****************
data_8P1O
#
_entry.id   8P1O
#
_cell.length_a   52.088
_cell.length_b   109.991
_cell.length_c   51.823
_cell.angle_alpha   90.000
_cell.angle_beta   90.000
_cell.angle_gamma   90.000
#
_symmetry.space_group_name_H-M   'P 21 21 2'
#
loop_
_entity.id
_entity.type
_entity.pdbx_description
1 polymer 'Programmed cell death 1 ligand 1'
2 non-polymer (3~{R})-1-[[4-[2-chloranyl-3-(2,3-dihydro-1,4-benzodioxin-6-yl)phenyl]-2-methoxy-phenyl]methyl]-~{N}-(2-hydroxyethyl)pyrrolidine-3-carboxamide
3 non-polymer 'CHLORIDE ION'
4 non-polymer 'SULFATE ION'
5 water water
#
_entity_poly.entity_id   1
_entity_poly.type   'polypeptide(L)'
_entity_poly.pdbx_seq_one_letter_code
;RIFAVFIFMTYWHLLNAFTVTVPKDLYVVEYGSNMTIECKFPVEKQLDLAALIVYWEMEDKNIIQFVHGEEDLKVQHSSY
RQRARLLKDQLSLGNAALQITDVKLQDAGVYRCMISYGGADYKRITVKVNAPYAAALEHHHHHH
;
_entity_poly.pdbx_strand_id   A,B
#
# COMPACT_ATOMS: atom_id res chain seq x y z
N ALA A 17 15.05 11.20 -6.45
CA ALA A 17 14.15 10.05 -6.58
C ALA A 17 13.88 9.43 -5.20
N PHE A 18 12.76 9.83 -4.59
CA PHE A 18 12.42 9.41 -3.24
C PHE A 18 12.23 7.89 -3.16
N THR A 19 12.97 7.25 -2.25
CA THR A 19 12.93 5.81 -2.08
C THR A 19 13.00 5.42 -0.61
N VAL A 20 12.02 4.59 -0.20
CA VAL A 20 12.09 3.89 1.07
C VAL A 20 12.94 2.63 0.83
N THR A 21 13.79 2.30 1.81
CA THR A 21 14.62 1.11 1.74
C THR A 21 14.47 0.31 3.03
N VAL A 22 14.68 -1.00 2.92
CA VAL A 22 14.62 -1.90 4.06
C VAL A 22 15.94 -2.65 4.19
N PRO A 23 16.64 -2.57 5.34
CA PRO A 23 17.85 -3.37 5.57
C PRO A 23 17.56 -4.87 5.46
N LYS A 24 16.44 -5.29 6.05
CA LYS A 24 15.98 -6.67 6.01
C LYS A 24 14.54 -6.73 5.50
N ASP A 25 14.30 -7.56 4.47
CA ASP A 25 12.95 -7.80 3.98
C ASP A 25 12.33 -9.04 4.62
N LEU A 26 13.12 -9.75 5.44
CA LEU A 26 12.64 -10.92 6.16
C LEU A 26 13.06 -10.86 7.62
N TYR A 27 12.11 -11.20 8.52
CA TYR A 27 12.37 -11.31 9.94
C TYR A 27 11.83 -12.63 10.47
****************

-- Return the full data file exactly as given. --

data_8P1O
#
_entry.id   8P1O
#
_cell.length_a   52.088
_cell.length_b   109.991
_cell.length_c   51.823
_cell.angle_alpha   90.000
_cell.angle_beta   90.000
_cell.angle_gamma   90.000
#
_symmetry.space_group_name_H-M   'P 21 21 2'
#
loop_
_entity.id
_entity.type
_entity.pdbx_description
1 polymer 'Programmed cell death 1 ligand 1'
2 non-polymer (3~{R})-1-[[4-[2-chloranyl-3-(2,3-dihydro-1,4-benzodioxin-6-yl)phenyl]-2-methoxy-phenyl]methyl]-~{N}-(2-hydroxyethyl)pyrrolidine-3-carboxamide
3 non-polymer 'CHLORIDE ION'
4 non-polymer 'SULFATE ION'
5 water water
#
_entity_poly.entity_id   1
_entity_poly.type   'polypeptide(L)'
_entity_poly.pdbx_seq_one_letter_code
;RIFAVFIFMTYWHLLNAFTVTVPKDLYVVEYGSNMTIECKFPVEKQLDLAALIVYWEMEDKNIIQFVHGEEDLKVQHSSY
RQRARLLKDQLSLGNAALQITDVKLQDAGVYRCMISYGGADYKRITVKVNAPYAAALEHHHHHH
;
_entity_poly.pdbx_strand_id   A,B
#
# COMPACT_ATOMS: atom_id res chain seq x y z
N ALA A 17 15.05 11.20 -6.45
CA ALA A 17 14.15 10.05 -6.58
C ALA A 17 13.88 9.43 -5.20
N PHE A 18 12.76 9.83 -4.59
CA PHE A 18 12.42 9.41 -3.24
C PHE A 18 12.23 7.89 -3.16
N THR A 19 12.97 7.25 -2.25
CA THR A 19 12.93 5.81 -2.08
C THR A 19 13.00 5.42 -0.61
N VAL A 20 12.02 4.59 -0.20
CA VAL A 20 12.09 3.89 1.07
C VAL A 20 12.94 2.63 0.83
N THR A 21 13.79 2.30 1.81
CA THR A 21 14.62 1.11 1.74
C THR A 21 14.47 0.31 3.03
N VAL A 22 14.68 -1.00 2.92
CA VAL A 22 14.62 -1.90 4.06
C VAL A 22 15.94 -2.65 4.19
N PRO A 23 16.64 -2.57 5.34
CA PRO A 23 17.85 -3.37 5.57
C PRO A 23 17.56 -4.87 5.46
N LYS A 24 16.44 -5.29 6.05
CA LYS A 24 15.98 -6.67 6.01
C LYS A 24 14.54 -6.73 5.50
N ASP A 25 14.30 -7.56 4.47
CA ASP A 25 12.95 -7.80 3.98
C ASP A 25 12.33 -9.04 4.62
N LEU A 26 13.12 -9.75 5.44
CA LEU A 26 12.64 -10.92 6.16
C LEU A 26 13.06 -10.86 7.62
N TYR A 27 12.11 -11.20 8.52
CA TYR A 27 12.37 -11.31 9.94
C TYR A 27 11.83 -12.63 10.47